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April 15, 2024
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Despite continued travel restrictions within the Asia Pacific region, Korean Air has returned to profit in 2021. The carrier benefitted in particular from strong cargo revenues, which increased by almost sixty percent year-on-year, it reported in January 27. Operating profits were even the highest ever in Korean’s 53-year history. Korean Air reports strongest year thanks to cargo.

Korean ended 2021 with a net profit of KRW 6.387 billion compared to a KRW 1.946 million loss in 2020. The operating profit improved a staggering 514.5 percent to KRW 14.644 billion versus KRW 2.383 billion, with operational expenses up by just 1.7 percent to KRW 72.890 billion. By comparison: Korean’s previous record operating profit was KRW 11.589 billion in 2010, with Q4 2016 the best quarter with KRW 4.476 billion until last year’s KRW 7.044 billion. Last Q3 was also a strong quarter.

It is in the revenues that 2021 differs significantly from 2020. Total revenues were up to KRW 87.534 billion from KRW 74.050, but the mix shifted away from passenger revenues towards cargo. Passenger revenues were KRW 10.839 billion, down from KRW 20.052 the previous year. Cargo revenues went up the other way to KRW 66.948 billion from KRW 42.507 billion.

Almost one-third of cargo revenues come from a very strong final quarter, or KRW 21.807 billion compared to 13.609 billion in Q4 of 2020. Total revenues for the quarter were KRW 28.259 billion, which again reflects the strong performance of Korean’s cargo operations. The result comes not so much from more tons carried (cargo tons kilometers up 13.6 percent to 2.8 million), but from noticeable higher fares as a seasonal peak in demand and prolonged supply chain disruptions pushed revenues and yields up. Semiconductors, automobiles, and batteries were in very high demand, notably on North American routes that comprise 51 percent of Korean’s cargo routes in Q4. By region, Korea, China, and South East Asia were the strongest with a combined 77 market share.

Korean Air’s passenger revenues were 64 percent dependent on domestic services, with the US the second-best performing market at 21 percent. On sales by route, the US-dominated by 51 percent, ahead of 23 percent domestic. Quarantine-free travel boosted travel to Singapore, Guam, and Hawaii. Load factors improved to 81.1 percent in Q4, doubling from 40.6 percent in 2020.

Mixed concerns over 2022

Omicron is giving the carrier mixed concerns as it looks ahead to 2022, with the recovery entirely dependent on how Covid-variants develop. Korean continues to be as flexible as possible and operates routes in accordance with market response. It is also seeing opportunities for charters for business flights and events as the Winter Olympic Games that start in Beijing coming week, although the event isn’t open to foreign visitors. Even the cargo market is uncertain and depends on Covid and economic fluctuations, with a stable operation strategy and timely response to market changes, the carrier hopes to continue its strong results.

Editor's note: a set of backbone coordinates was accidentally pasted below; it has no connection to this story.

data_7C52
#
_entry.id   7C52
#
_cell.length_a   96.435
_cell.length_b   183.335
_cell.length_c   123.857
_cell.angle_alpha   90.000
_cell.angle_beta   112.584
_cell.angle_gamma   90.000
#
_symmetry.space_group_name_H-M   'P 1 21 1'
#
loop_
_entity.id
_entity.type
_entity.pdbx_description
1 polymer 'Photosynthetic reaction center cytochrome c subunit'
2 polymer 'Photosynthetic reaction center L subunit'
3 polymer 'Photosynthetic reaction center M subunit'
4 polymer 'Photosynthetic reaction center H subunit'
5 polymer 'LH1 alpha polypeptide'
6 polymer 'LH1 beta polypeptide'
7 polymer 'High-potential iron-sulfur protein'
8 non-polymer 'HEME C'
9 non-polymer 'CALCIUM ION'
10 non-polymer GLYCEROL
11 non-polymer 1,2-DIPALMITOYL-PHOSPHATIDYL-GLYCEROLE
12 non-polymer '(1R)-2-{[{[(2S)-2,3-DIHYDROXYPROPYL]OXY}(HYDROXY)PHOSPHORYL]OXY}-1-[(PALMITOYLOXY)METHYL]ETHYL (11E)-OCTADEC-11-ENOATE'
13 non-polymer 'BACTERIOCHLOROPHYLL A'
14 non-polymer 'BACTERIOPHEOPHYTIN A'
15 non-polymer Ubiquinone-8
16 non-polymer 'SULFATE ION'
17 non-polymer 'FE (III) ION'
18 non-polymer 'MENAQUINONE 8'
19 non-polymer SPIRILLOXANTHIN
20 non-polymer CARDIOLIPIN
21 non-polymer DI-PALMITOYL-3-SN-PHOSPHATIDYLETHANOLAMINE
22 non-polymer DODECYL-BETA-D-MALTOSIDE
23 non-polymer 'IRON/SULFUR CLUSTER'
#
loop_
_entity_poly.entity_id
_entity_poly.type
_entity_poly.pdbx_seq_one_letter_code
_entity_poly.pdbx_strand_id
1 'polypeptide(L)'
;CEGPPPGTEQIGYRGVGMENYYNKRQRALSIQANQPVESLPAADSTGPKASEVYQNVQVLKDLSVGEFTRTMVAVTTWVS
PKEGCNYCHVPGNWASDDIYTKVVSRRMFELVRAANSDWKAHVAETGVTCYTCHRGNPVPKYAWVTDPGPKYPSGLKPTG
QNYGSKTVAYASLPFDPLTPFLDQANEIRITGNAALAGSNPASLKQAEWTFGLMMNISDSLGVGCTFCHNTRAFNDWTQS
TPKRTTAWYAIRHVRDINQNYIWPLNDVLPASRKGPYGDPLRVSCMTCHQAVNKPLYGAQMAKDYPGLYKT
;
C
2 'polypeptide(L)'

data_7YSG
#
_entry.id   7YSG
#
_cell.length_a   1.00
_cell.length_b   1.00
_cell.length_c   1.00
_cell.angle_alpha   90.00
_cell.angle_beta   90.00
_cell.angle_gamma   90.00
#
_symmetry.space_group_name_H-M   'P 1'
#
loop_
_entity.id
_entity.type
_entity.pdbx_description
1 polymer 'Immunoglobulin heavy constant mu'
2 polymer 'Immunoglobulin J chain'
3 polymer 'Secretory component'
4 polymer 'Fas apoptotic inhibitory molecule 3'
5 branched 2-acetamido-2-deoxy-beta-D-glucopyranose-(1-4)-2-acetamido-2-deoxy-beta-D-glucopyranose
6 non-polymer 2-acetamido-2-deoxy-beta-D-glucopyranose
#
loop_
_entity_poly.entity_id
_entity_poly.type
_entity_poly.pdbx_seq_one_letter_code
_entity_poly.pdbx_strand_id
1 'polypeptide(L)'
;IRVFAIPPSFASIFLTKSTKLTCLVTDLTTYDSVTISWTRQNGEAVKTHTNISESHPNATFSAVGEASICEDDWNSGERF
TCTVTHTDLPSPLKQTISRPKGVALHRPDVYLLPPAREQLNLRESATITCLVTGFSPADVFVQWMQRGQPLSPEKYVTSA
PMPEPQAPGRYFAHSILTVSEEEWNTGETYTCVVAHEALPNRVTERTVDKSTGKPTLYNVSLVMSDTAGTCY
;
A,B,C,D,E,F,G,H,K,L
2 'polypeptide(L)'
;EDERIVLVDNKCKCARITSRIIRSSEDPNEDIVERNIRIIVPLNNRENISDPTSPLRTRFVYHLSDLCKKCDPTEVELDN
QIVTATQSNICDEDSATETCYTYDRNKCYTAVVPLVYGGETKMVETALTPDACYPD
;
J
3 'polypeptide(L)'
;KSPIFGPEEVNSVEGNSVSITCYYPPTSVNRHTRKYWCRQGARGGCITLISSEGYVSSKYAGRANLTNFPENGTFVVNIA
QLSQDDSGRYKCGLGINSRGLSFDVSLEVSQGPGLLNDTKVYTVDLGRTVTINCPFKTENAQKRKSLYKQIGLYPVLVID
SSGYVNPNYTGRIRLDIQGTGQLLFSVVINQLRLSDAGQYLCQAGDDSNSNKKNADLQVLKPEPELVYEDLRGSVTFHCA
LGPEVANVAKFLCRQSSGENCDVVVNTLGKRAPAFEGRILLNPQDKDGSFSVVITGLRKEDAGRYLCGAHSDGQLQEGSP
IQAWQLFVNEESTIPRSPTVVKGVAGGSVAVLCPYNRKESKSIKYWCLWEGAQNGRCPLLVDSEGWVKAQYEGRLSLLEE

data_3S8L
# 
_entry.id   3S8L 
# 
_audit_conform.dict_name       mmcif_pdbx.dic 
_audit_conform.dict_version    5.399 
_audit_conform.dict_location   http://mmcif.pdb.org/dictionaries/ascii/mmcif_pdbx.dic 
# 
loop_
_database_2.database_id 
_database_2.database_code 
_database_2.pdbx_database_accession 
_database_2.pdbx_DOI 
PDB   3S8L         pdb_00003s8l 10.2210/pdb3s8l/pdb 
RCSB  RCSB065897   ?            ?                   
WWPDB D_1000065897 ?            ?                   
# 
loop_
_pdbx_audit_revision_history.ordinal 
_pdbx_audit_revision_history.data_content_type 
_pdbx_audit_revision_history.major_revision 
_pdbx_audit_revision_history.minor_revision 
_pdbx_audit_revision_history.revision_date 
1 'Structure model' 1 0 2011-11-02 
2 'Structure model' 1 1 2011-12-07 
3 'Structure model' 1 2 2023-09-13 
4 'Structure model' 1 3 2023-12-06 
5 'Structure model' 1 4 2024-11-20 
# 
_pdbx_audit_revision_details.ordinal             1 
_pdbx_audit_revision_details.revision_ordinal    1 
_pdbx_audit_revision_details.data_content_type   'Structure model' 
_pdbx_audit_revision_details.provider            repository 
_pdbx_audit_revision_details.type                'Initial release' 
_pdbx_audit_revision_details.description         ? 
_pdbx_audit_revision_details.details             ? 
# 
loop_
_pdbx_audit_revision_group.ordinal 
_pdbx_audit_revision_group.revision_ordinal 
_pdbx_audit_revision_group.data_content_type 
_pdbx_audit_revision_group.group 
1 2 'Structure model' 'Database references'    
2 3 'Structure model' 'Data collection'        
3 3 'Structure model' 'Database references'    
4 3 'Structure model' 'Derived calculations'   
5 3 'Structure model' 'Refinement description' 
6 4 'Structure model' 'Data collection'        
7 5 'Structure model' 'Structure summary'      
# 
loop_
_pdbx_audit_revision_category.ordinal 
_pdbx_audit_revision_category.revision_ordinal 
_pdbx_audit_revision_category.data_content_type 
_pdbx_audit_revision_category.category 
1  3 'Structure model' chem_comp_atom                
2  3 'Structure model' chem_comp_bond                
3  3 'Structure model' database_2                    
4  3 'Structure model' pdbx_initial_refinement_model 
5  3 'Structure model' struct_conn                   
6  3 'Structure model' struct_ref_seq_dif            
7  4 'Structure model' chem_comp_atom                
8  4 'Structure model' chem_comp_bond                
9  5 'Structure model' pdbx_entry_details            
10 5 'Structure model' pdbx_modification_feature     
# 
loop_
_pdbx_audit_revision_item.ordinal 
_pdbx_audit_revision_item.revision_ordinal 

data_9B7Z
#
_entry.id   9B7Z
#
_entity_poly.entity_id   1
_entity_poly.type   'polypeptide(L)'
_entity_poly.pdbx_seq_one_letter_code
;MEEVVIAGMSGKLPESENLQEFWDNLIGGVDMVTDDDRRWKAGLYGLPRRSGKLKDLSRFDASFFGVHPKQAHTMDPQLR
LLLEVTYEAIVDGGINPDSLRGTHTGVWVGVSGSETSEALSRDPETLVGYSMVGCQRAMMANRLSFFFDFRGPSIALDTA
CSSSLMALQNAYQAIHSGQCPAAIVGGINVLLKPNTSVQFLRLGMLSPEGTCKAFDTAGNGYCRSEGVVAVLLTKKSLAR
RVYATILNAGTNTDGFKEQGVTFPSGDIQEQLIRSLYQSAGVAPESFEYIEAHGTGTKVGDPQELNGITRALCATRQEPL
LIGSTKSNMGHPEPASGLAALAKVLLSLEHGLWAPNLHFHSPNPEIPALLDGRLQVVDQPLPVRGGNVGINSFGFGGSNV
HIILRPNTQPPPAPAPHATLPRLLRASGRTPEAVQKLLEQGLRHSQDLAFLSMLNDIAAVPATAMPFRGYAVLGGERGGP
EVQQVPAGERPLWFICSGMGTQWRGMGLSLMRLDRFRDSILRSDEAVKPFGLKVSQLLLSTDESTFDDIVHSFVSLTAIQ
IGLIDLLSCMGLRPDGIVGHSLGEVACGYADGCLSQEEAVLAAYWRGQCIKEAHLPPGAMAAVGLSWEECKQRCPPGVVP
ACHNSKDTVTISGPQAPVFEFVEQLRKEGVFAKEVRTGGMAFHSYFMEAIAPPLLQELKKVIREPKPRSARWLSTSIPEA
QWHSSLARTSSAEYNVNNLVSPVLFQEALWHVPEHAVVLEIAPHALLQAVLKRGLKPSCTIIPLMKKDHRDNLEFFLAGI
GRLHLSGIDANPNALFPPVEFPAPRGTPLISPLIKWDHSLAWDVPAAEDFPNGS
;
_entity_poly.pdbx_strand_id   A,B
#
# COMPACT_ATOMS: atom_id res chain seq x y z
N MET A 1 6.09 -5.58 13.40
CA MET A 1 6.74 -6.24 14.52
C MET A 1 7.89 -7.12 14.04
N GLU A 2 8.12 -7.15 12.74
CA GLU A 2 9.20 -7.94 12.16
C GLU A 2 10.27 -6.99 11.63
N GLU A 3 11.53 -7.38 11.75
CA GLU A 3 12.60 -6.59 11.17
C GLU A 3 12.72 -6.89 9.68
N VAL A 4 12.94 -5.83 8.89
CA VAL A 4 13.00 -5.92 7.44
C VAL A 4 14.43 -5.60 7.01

Korean Air reduced its passenger fleet by five aircraft to 131, by retiring five Boeing 737NGs. Its full-freighter fleet remained static at 23, including twelve 777Fs. This brings the total fleet to 154. The airline continues its integration plans with Asiana Airlines, which was first announced in 2020. The business combination report is currently under review. Once approved, Korean will take a 63.9 percent share in Asiana and integrate its former rival later in 2022.  

Korean CEO Walter Cho said early in January: “Upon completion of the acquisition, Korean Air will emerge as a top-10 global airline of which you, our customers and our country can be proud. This merger and acquisition is not simply the combination of two airlines; it’s a combination of two cultures that will be stronger together. It will reform the Korean aviation industry, and allow us to write a new history. It will take some time for our two companies to be fully integrated, but let’s prepare ourselves to welcome our new family with open arms when we become one. Our cultures will adapt and grow together.”

Cho said on 2022 that this year is crucial to the airline. “The disruption brought by the pandemic has created a paradigm shift. And while there will be challenges ahead of us, I’m confident that we’ll step up and overcome them as we always have.”

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Active as a journalist since 1987, with a background in newspapers, magazines, and a regional news station, Richard has been covering commercial aviation on a freelance basis since late 2016.
Richard is contributing to AirInsight since December 2018. He also writes for Airliner World, Aviation News, Piloot & Vliegtuig, and Luchtvaartnieuws Magazine. Twitter: @rschuur_aero.

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